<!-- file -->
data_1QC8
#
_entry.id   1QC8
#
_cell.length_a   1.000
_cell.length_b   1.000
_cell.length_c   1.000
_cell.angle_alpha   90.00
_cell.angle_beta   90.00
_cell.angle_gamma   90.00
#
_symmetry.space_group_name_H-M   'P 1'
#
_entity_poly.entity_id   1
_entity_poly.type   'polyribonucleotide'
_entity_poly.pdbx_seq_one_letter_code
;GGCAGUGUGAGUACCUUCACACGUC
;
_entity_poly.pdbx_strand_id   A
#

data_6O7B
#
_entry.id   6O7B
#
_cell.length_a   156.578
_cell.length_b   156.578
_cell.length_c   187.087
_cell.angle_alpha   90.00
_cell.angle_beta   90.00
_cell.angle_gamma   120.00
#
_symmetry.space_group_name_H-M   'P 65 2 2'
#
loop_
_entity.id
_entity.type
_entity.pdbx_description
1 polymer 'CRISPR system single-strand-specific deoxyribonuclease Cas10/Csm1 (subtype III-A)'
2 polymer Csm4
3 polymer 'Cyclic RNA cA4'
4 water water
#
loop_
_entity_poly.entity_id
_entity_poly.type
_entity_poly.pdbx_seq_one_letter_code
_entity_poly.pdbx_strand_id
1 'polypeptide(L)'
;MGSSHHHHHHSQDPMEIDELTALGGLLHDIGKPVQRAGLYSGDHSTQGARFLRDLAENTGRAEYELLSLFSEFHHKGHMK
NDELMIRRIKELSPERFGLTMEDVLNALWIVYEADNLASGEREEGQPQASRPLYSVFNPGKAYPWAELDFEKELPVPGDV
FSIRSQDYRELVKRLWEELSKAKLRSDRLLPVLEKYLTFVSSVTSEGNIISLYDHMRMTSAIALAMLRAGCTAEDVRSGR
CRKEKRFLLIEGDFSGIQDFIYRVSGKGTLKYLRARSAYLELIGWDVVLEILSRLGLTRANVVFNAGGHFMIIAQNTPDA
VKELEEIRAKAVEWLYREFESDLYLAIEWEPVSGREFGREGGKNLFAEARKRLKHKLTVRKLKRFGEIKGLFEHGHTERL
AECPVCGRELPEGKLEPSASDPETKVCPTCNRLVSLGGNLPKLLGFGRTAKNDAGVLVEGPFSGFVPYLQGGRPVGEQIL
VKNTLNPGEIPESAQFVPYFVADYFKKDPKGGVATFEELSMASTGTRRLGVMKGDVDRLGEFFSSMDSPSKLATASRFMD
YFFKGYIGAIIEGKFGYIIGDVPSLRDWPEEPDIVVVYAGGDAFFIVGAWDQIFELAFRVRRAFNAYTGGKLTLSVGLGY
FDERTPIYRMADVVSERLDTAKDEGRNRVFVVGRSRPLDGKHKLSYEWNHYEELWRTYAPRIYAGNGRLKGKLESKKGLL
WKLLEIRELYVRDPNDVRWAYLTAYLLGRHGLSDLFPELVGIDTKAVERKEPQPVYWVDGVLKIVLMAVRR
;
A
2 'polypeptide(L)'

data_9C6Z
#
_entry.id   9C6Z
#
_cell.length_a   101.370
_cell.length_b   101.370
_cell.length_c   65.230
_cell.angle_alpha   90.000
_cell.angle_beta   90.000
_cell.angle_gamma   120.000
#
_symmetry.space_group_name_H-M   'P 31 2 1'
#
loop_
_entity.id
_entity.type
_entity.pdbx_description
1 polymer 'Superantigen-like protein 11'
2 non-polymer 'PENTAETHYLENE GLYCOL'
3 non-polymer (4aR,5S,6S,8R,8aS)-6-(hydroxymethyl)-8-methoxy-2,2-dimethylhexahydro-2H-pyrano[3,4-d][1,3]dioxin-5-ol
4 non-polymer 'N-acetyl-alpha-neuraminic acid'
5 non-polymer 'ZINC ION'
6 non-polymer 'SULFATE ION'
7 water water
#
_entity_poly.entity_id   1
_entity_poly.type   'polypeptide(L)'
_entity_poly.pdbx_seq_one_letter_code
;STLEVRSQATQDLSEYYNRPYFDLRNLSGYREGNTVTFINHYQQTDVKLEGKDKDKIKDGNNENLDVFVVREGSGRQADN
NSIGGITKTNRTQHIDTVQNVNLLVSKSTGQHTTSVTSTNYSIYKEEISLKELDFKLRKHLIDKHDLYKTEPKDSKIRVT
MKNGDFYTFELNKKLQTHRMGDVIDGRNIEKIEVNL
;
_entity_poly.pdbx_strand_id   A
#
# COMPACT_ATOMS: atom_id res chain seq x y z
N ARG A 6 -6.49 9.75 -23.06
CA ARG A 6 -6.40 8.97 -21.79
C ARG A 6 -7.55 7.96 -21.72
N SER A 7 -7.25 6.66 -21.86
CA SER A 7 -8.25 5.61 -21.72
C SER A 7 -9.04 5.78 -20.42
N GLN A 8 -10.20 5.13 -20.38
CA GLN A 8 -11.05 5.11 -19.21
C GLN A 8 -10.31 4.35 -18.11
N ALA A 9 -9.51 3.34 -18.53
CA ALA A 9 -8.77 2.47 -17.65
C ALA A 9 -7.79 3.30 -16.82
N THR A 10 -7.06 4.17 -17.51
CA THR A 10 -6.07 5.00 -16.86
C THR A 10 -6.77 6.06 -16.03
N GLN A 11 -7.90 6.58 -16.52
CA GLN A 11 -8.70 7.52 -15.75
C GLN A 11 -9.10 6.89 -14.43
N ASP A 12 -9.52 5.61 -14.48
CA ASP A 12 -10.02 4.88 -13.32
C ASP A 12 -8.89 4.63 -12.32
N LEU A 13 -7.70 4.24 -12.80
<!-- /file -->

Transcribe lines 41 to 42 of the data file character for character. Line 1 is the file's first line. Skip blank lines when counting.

4 water water
#